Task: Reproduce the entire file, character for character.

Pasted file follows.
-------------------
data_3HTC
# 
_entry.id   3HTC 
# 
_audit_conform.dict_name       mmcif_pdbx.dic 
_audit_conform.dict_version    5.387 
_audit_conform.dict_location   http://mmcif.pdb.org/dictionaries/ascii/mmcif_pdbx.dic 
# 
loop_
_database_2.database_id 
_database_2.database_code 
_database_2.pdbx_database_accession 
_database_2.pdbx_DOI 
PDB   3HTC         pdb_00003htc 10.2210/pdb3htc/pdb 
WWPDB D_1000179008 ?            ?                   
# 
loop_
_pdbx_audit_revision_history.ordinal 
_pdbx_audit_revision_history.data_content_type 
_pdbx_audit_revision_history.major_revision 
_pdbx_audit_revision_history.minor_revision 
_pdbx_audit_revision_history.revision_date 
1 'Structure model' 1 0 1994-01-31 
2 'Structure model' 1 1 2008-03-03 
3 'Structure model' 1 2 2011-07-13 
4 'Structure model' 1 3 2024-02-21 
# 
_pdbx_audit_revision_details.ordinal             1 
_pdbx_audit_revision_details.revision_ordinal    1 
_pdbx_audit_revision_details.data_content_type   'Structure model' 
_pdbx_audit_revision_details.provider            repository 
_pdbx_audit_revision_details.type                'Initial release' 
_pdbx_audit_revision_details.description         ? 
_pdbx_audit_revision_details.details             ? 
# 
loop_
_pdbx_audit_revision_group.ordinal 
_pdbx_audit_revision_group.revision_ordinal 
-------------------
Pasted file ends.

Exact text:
data_3HTC
# 
_entry.id   3HTC 
# 
_audit_conform.dict_name       mmcif_pdbx.dic 
_audit_conform.dict_version    5.387 
_audit_conform.dict_location   http://mmcif.pdb.org/dictionaries/ascii/mmcif_pdbx.dic 
# 
loop_
_database_2.database_id 
_database_2.database_code 
_database_2.pdbx_database_accession 
_database_2.pdbx_DOI 
PDB   3HTC         pdb_00003htc 10.2210/pdb3htc/pdb 
WWPDB D_1000179008 ?            ?                   
# 
loop_
_pdbx_audit_revision_history.ordinal 
_pdbx_audit_revision_history.data_content_type 
_pdbx_audit_revision_history.major_revision 
_pdbx_audit_revision_history.minor_revision 
_pdbx_audit_revision_history.revision_date 
1 'Structure model' 1 0 1994-01-31 
2 'Structure model' 1 1 2008-03-03 
3 'Structure model' 1 2 2011-07-13 
4 'Structure model' 1 3 2024-02-21 
# 
_pdbx_audit_revision_details.ordinal             1 
_pdbx_audit_revision_details.revision_ordinal    1 
_pdbx_audit_revision_details.data_content_type   'Structure model' 
_pdbx_audit_revision_details.provider            repository 
_pdbx_audit_revision_details.type                'Initial release' 
_pdbx_audit_revision_details.description         ? 
_pdbx_audit_revision_details.details             ? 
# 
loop_
_pdbx_audit_revision_group.ordinal 
_pdbx_audit_revision_group.revision_ordinal 